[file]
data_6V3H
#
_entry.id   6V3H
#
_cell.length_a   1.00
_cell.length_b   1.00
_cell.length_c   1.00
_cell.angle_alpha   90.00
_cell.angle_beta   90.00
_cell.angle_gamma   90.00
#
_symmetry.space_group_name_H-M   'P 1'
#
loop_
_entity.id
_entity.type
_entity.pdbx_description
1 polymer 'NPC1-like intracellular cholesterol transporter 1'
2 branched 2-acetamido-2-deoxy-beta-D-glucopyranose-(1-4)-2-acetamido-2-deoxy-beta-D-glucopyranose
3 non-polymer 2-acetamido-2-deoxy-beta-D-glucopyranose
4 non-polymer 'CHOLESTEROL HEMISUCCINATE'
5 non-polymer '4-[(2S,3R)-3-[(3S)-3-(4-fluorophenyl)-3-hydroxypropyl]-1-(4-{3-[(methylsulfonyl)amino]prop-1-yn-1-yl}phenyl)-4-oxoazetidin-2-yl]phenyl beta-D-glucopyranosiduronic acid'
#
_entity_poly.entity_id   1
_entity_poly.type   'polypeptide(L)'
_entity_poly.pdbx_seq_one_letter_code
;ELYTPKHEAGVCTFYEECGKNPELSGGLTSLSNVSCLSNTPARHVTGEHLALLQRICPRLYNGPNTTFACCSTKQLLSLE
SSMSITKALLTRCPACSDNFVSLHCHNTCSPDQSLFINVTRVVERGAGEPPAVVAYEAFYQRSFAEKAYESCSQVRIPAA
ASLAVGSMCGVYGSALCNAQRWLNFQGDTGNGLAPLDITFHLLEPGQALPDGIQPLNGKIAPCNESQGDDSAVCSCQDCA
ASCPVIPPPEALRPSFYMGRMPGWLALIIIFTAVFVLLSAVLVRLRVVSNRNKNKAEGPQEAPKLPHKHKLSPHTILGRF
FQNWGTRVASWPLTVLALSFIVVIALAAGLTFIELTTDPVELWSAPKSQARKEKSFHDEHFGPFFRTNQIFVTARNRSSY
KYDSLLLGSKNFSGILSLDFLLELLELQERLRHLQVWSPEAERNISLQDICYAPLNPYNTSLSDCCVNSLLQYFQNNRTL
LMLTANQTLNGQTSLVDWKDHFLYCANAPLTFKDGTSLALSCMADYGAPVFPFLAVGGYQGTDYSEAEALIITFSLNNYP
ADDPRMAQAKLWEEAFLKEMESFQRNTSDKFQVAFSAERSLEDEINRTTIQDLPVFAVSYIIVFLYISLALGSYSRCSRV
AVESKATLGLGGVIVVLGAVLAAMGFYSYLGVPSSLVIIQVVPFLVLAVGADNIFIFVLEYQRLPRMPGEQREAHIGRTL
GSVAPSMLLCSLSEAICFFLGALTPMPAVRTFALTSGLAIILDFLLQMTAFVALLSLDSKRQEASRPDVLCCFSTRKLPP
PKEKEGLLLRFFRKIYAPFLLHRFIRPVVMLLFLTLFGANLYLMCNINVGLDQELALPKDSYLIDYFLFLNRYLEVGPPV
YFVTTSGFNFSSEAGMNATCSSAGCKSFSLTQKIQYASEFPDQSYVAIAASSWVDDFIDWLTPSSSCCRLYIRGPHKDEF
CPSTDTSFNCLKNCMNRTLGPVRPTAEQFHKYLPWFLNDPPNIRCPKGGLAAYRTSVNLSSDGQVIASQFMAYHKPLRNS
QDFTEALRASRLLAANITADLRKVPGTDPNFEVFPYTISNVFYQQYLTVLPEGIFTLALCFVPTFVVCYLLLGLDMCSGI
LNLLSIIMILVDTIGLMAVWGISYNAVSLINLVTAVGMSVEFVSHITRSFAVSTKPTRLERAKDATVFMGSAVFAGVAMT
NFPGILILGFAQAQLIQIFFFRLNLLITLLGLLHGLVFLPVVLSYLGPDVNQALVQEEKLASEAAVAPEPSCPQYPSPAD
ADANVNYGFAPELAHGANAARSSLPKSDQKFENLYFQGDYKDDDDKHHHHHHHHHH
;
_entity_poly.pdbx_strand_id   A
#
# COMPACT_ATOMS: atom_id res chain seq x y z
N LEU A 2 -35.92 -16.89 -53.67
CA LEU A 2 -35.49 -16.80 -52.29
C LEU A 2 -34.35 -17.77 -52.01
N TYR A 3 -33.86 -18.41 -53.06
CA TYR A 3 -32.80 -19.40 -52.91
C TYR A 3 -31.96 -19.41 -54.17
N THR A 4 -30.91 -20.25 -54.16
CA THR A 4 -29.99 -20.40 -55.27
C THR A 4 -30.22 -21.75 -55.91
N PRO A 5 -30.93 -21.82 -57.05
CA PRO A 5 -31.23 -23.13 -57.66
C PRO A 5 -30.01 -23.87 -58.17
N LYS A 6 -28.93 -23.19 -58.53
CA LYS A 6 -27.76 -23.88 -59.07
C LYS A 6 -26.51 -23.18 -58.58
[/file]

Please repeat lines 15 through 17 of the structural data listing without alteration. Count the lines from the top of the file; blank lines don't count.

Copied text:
_entity.id
_entity.type
_entity.pdbx_description